Season of the Witch

Playing tabletop RPGs again has started to change, or maybe widen, what I look for in movies. Specifically, ideas and inspiration for my games are beginning to be just as important as other more common measures of quality in film. By this measure, Season of the Witch was a great success (and was not a bad movie apart from that either).

I would highly recommend it especially to fantasy game players. In fact, in some ways this story is a model for how to run a weird fantasy scenario. It is set during the Crusades. Right from the very beginning, it is clear everything is not quite right, but the day to day existence is still mundane. And I think every D&D player will recognize the small troupe of main characters as an adventuring party.

There were a number of small touches that I greatly appreciated. For example, everyone doesn’t speak in a British accent just because the movie is set during medieval times. A standard American accent was used by most actors throughout, which I enjoyed. More period movies should take this approach. Accurately representing accents is impossible, so why not make it feel natural?

Once the movie decided what kind of story it was going to tell, it didn’t dick around with you and keep making you second guess what was going on. It just went for it, and didn’t make any apologies.

12 thoughts on “Season of the Witch

  1. Greg

    I just saw this movie a few weeks ago. The American accents bothered me as it sort of took me out of the movie. As a period piece, it should emulate the appropriate accents of the time. Other than that, it was a good movie.

    I followed it up with the rental of “The Black Death”. Similar that it too deals with a witch, but very different in tone and mood.

    1. Brendan

      From the Wikipedia entry:

      Meanwhile, Teutonic Knights Behmen von Bleibruck (Nicolas Cage) and Felson (Ron Perlman) are engaged in a crusade, taking part in several different battles throughout the 1330s and eventually taking part in the Smyrniote crusades. After witnessing the massacre of civilians during the 1344 capture of Smyrna, the two knights choose to desert the Order and the crusade and return to Germany.

      While traveling through Styria, they encounter the grotesque sight of people infected with the Black Death and soon discover that the Holy Roman Empire has been swept by the plague. Behmen and Felson enter the medieval town of Marburg, the German name for Maribor (once part of Styria, now in Slovenia).

      So what is the appropriate accent here? A modern German accent? The Holy Roman empire was a huge mash of linguistically incompatible regions.

      Also, realistically, many of the characters would have probably been speaking different languages and communicating in pidgin or a common second language (not sure what that might have been).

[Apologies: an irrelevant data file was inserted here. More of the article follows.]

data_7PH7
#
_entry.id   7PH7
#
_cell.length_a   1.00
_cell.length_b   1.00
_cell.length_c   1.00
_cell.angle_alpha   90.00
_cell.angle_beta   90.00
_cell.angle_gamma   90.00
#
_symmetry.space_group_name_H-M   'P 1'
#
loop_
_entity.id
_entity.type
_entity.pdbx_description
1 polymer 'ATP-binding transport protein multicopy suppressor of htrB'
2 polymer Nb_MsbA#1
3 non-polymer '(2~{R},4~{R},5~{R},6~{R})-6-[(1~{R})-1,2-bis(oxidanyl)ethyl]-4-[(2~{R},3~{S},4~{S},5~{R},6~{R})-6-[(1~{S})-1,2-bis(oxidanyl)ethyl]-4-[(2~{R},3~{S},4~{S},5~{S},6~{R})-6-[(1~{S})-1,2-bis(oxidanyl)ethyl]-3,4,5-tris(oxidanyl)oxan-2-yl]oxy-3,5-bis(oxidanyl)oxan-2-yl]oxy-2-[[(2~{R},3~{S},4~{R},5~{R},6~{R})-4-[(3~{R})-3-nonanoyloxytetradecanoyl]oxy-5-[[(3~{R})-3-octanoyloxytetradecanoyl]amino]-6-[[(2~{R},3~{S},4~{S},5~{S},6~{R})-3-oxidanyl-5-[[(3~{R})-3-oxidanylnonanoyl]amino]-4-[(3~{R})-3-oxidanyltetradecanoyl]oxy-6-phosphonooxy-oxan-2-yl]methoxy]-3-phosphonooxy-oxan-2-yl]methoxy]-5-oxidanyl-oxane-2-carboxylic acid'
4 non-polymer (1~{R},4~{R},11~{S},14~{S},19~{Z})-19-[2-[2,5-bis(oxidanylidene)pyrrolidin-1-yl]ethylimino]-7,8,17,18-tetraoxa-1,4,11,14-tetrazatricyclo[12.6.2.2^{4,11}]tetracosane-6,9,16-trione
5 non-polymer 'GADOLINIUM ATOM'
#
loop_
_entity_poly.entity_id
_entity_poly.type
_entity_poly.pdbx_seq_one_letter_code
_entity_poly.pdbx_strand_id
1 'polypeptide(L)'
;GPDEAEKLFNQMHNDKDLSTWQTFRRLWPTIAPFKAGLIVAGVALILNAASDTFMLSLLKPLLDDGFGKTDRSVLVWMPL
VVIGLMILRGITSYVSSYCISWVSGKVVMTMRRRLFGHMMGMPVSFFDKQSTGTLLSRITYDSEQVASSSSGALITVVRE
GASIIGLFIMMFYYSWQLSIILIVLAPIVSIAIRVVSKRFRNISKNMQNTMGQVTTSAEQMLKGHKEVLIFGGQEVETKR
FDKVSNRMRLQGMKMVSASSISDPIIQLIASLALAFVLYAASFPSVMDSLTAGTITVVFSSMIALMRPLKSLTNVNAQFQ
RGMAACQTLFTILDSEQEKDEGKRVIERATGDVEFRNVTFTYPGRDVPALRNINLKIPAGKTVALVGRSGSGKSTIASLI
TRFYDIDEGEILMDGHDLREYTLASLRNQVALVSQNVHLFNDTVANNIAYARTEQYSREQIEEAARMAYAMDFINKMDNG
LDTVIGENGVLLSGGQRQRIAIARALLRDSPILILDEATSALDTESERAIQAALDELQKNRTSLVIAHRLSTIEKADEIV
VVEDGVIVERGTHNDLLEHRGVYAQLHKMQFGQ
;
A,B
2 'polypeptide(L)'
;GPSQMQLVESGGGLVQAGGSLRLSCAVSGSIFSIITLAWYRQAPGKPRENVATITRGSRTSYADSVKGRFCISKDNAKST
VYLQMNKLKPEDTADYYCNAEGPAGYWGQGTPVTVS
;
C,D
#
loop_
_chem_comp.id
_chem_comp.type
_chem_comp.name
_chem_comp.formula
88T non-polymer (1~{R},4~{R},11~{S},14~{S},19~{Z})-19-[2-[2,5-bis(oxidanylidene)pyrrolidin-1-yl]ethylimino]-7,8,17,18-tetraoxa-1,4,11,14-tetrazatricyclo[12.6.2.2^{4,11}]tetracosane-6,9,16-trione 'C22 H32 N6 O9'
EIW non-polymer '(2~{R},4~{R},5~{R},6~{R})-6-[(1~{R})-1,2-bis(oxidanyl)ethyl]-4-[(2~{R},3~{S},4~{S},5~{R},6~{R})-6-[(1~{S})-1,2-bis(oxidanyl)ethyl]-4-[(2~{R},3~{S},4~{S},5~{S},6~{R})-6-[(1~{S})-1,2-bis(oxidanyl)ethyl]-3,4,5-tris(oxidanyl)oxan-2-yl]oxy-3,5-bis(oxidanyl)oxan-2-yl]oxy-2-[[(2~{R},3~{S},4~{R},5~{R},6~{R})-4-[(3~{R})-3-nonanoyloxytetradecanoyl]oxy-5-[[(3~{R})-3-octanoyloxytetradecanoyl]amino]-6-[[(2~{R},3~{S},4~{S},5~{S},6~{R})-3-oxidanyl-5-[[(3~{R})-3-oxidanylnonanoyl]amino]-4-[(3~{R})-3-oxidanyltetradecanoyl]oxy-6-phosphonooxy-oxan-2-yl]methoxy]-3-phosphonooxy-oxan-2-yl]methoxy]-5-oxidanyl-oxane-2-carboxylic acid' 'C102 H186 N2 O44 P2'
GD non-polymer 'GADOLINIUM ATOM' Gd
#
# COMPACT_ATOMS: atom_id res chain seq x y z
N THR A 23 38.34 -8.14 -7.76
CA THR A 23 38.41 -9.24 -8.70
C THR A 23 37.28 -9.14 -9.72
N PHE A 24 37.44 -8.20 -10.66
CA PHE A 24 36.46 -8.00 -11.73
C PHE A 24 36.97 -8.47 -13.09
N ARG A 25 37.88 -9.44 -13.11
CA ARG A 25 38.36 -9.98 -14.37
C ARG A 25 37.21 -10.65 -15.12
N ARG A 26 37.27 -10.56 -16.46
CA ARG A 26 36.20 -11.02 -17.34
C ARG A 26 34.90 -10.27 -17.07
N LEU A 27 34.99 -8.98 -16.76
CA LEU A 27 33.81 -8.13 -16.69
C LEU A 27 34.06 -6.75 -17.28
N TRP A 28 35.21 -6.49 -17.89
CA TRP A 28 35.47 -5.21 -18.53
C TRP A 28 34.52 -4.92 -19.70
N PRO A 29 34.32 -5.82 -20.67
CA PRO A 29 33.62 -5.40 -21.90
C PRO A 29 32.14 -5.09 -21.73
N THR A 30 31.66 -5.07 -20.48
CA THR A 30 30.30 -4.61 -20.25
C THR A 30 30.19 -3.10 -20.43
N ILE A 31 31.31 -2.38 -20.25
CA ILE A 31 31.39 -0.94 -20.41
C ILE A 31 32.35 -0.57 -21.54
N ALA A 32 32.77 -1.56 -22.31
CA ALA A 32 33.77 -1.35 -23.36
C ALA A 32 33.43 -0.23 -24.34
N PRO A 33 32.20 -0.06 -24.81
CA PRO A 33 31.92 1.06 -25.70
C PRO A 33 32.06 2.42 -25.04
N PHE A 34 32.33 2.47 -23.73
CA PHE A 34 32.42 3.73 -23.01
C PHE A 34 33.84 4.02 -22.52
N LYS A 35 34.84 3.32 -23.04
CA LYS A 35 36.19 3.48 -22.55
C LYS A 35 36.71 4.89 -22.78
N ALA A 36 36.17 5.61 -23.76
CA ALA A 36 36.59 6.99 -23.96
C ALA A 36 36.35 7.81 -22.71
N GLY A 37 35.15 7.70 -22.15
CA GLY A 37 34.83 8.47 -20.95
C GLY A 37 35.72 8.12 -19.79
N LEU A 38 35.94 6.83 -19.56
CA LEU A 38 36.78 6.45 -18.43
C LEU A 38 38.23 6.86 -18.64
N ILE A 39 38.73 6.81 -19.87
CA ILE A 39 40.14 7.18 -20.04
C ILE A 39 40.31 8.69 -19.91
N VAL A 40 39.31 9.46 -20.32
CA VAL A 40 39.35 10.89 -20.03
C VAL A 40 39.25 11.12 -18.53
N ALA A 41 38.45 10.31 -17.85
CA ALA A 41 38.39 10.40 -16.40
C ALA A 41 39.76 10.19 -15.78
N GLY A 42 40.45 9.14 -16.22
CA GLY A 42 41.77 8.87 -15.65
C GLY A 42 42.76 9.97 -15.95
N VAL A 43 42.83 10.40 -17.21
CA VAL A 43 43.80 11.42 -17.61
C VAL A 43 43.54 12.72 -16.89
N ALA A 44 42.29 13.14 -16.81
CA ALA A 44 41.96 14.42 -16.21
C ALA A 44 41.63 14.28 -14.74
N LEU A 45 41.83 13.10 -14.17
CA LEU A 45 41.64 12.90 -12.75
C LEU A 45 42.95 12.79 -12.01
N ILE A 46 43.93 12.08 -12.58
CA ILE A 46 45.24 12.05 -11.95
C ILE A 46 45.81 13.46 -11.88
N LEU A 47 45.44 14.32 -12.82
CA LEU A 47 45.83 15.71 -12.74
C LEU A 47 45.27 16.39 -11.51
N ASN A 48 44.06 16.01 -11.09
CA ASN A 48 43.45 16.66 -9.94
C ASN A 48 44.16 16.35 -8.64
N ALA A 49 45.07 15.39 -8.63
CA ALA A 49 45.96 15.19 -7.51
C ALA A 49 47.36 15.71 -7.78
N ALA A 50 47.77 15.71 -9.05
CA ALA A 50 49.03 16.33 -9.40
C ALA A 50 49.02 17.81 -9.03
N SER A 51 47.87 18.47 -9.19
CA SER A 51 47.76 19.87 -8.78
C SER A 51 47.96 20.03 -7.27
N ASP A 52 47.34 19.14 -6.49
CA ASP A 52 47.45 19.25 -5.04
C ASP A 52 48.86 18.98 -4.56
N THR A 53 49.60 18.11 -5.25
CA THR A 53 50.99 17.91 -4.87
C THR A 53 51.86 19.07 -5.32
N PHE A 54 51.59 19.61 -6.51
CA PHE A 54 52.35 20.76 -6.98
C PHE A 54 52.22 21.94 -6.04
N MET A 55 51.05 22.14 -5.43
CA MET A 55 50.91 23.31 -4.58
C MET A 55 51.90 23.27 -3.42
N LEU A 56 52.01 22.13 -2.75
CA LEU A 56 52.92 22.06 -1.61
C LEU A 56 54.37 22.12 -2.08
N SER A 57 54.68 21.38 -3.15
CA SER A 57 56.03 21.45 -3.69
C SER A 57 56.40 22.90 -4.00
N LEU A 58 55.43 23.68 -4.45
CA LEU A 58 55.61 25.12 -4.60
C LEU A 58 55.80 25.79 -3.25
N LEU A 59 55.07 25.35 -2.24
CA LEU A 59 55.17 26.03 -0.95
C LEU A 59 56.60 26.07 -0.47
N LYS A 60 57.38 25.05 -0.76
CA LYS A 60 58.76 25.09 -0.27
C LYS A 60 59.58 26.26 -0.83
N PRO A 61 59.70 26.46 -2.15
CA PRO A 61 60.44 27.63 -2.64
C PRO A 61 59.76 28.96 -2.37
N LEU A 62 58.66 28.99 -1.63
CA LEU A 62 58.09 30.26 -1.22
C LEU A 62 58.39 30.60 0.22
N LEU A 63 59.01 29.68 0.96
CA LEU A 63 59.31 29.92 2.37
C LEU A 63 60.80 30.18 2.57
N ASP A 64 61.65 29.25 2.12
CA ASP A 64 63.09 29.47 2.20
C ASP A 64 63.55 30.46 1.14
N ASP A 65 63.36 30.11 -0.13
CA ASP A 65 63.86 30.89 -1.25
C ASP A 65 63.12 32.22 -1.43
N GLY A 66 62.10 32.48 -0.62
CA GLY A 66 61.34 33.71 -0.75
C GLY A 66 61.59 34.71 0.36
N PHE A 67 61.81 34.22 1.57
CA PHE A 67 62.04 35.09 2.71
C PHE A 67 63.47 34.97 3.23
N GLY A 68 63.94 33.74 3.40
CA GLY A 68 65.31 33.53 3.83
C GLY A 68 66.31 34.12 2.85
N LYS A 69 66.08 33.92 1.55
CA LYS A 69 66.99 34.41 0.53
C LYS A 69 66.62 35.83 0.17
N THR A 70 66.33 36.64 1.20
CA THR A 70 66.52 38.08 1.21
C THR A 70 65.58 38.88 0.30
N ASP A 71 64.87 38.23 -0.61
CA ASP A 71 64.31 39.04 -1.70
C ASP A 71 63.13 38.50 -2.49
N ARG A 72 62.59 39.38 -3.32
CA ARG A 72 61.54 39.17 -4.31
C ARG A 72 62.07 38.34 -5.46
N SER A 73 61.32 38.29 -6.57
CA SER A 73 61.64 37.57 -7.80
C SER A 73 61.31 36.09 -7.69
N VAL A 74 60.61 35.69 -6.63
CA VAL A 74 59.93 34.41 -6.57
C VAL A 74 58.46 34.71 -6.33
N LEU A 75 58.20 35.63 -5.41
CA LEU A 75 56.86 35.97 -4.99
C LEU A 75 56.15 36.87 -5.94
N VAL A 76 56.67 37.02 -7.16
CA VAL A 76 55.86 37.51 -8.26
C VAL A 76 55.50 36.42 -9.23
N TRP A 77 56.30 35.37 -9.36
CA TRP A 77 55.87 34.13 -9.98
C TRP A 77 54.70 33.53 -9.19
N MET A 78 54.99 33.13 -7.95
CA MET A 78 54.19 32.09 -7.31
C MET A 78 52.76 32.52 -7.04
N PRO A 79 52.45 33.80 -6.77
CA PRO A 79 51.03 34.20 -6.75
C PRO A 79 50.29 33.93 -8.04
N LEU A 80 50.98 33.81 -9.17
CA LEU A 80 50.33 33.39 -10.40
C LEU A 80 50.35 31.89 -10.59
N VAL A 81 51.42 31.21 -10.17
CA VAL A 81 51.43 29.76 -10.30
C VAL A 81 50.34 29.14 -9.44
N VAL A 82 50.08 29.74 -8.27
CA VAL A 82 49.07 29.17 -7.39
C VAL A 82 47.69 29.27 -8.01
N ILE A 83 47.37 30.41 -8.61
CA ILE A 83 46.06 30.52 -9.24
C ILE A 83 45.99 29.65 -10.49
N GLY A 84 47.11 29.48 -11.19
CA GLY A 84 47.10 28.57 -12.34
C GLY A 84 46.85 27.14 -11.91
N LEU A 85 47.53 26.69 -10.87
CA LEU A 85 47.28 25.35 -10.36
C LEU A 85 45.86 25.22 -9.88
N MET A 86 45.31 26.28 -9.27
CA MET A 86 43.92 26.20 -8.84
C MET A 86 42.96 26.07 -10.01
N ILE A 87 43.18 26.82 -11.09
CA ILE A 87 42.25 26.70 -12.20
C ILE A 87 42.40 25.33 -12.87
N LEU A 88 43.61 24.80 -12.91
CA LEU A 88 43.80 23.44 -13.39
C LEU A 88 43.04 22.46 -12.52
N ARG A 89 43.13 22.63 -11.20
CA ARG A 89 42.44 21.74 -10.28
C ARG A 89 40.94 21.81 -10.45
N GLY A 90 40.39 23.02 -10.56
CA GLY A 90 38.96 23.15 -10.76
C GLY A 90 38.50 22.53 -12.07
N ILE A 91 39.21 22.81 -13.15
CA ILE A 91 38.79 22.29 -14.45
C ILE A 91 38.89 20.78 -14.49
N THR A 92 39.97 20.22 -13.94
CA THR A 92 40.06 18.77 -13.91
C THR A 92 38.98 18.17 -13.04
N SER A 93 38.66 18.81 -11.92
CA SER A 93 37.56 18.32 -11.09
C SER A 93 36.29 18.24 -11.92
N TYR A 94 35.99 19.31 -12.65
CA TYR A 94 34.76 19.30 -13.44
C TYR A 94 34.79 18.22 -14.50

2. biopunk

    I’m with Greg.

    American accents in historically based films don’t “feel natural” to me at all.

    They are an immediate turn-off that causes me to fixate on all the other anachronisms the film-makers let slide.

    These people are allegedly “actors”, and should be able to do a decent English accent.

    Needless to say, I don’t enjoy a lot of films, but do check out ‘The Black Death’ though, it’s a good one…

    1. RedHobbit

      I caught ‘The Black Death’ on Netflix instant queue. It’s great at keeping you guessing whether this is a supernatural or a realistic movie. Sean Bean is always a plus.

    2. Brendan

      Okay, after all these recs I guess I really need to watch this movie. Happily, it also seems to be available to stream on Canadian Netflix (which often has pretty bad selection).

  3. richard

    um. American accents are exactly as “authentically medieval” as British ones (some might argue they are more authentic, but then they should be pelted with overripe fruit for claiming to know what’s an authentic medieval accent anyway).

    Unless you genuinely believe that the past is a foreign country, which can be found just across the Atlantic.

  4. richard

    Now I feel bad for not having found out what the movie was about before commenting. My comment stands for anything set in Britain or the US before the 19th century.

    Alas you couldn’t give everyone generic German/Eastern European accents because that means “bad guy” in Hollywood semiotics and we wouldn’t know who to sympathise with 😉

    1. Brendan

      I think your comment still stands either way. The truth is, “British accents” are lazy signifiers for Hollywood (they also commonly mean intellectual and evil).

      This same dynamic is a problem in other places too. Many American translations of classic fiction fall back to Britishisms because they can feel more traditional (even when it is obviously not appropriate, like when translating Russian novels). Also see American translations of Plato.

      It shows the powerful hold the British Empire still has on the intellectual world.

      (For whatever reason, Blogger decided your comment was spam. I wonder why.)

  5. Matthew James Stanham

    Black Death is a lot better. I am not that bothered by American accents, but really it needs to be done more like The Eagle, the way things were handled in Season of the Witch just felt lazy to me. That said, the props were much more jarring than the accents!


Leave a Reply